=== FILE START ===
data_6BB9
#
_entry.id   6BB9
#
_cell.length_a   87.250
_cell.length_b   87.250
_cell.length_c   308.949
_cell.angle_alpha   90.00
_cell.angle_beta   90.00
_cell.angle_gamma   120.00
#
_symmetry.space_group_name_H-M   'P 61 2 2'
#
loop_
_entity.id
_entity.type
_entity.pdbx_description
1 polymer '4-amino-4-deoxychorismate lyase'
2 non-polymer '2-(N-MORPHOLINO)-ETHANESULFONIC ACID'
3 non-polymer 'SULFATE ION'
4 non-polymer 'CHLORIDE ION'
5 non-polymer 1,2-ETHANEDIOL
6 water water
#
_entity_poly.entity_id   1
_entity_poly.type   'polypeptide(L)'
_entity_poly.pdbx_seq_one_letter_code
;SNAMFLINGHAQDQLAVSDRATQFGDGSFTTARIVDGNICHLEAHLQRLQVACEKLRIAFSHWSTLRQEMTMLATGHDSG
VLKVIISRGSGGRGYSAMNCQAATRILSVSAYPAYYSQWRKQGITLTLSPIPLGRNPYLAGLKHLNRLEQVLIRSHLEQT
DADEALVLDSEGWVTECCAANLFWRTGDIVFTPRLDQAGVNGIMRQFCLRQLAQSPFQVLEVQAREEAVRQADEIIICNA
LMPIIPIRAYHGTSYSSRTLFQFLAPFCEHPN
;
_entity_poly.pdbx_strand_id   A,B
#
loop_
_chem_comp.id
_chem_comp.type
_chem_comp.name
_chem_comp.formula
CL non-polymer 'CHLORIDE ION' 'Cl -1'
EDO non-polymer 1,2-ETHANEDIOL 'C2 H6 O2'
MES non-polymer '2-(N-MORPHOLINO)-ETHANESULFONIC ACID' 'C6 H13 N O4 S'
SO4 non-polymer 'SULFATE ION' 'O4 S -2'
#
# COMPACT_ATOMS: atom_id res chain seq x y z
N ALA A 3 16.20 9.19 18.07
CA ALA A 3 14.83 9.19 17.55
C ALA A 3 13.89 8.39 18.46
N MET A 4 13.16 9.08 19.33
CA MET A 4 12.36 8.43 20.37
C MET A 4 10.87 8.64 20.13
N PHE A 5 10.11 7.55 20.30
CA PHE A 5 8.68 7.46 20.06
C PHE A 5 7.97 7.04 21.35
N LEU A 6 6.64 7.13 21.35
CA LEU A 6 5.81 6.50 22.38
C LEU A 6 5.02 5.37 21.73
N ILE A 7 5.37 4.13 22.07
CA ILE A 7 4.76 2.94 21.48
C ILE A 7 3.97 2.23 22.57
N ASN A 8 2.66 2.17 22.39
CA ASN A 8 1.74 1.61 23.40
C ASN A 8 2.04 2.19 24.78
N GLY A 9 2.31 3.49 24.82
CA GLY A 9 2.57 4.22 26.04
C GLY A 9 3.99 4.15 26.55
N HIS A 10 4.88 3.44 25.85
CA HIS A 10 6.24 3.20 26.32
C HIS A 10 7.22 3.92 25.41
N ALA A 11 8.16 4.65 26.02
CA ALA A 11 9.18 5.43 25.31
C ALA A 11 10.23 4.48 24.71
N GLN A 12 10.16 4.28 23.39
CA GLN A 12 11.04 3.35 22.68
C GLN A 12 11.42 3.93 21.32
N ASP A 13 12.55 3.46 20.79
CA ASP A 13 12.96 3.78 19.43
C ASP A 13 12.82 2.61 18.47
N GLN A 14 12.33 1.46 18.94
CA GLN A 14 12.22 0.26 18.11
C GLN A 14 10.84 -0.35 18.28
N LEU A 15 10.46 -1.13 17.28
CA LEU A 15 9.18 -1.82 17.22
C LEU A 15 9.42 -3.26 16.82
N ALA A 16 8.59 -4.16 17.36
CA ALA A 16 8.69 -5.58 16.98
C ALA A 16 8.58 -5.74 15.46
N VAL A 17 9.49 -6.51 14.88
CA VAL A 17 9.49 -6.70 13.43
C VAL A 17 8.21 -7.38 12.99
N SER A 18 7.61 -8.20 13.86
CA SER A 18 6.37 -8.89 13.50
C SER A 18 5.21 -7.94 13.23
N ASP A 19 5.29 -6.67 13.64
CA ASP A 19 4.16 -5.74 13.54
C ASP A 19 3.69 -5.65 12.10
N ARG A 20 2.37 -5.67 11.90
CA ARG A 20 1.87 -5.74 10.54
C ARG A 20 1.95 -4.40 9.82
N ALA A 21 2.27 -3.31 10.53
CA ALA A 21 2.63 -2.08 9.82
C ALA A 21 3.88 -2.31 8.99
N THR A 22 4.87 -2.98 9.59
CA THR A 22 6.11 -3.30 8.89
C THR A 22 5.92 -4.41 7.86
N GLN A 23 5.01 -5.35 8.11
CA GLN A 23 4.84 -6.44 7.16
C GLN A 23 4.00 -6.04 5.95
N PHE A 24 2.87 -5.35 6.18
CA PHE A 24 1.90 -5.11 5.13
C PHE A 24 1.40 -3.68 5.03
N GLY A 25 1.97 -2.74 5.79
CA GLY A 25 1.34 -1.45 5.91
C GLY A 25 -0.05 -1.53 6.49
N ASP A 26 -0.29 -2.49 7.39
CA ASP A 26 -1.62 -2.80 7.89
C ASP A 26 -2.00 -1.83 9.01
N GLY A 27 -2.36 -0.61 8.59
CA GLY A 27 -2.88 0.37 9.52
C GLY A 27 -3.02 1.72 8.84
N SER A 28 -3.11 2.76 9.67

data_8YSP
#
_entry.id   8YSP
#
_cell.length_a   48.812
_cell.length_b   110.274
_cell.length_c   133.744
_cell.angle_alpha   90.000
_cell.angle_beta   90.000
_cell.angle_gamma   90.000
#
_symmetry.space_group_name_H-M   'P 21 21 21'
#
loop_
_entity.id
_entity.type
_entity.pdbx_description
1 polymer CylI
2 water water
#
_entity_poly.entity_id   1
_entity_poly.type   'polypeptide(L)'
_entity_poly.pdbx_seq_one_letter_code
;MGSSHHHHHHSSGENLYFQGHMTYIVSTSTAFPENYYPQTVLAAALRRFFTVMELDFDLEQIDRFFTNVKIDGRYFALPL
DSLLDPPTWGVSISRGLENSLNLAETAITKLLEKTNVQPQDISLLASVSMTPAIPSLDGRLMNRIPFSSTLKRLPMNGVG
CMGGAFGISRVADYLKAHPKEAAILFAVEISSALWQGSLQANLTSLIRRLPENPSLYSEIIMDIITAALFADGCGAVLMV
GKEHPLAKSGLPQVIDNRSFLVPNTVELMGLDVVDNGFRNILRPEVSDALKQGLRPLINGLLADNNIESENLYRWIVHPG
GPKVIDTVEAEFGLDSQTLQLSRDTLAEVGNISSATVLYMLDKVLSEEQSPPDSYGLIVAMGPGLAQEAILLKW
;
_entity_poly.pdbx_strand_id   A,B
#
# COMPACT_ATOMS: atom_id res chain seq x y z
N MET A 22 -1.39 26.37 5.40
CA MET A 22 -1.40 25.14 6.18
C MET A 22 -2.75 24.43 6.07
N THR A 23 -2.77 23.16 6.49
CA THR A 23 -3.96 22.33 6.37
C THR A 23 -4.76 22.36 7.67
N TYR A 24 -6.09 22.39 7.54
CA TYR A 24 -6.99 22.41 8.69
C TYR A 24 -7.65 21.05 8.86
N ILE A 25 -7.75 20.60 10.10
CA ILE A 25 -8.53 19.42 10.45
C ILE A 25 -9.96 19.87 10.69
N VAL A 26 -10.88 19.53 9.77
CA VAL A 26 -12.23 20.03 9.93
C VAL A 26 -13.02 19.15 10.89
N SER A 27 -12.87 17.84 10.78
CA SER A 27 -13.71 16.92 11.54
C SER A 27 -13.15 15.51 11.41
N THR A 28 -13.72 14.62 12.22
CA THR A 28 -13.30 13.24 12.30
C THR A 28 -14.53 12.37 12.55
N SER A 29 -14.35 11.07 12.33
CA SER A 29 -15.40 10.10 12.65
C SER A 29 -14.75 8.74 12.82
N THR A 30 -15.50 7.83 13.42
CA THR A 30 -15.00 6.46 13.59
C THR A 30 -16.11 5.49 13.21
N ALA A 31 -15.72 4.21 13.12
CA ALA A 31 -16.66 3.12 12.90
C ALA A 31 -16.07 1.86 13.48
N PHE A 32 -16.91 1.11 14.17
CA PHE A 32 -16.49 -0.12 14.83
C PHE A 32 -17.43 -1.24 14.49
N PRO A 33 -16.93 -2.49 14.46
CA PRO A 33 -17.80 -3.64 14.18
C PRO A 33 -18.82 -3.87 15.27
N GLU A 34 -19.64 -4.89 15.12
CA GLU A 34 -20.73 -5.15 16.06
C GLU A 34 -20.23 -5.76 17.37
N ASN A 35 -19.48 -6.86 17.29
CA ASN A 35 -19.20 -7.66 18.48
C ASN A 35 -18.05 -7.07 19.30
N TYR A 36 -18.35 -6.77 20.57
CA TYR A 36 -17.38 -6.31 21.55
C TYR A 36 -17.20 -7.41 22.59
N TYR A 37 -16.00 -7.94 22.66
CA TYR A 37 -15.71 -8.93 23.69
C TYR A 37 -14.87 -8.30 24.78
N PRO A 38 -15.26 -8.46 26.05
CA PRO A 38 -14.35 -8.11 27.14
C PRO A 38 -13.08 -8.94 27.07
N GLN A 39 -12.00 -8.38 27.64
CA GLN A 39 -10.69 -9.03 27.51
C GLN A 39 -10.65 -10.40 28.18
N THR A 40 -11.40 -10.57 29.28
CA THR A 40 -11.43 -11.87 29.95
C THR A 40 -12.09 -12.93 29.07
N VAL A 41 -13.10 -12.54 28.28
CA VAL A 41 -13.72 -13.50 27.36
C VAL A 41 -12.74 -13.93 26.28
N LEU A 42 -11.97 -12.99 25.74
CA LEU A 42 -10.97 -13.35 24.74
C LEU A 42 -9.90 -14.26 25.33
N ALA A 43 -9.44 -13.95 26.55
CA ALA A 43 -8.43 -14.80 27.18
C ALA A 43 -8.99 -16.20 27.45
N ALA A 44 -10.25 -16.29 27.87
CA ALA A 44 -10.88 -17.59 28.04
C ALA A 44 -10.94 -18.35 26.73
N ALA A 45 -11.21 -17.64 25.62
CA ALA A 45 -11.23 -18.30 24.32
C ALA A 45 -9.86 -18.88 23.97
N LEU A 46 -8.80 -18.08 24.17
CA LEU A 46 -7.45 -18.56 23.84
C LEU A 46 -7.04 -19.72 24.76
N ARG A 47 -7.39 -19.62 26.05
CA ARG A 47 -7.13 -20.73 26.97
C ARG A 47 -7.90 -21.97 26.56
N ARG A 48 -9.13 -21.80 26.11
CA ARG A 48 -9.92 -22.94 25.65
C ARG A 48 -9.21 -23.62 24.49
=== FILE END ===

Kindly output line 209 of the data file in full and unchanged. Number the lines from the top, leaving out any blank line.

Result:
CA THR A 40 -11.43 -11.87 29.95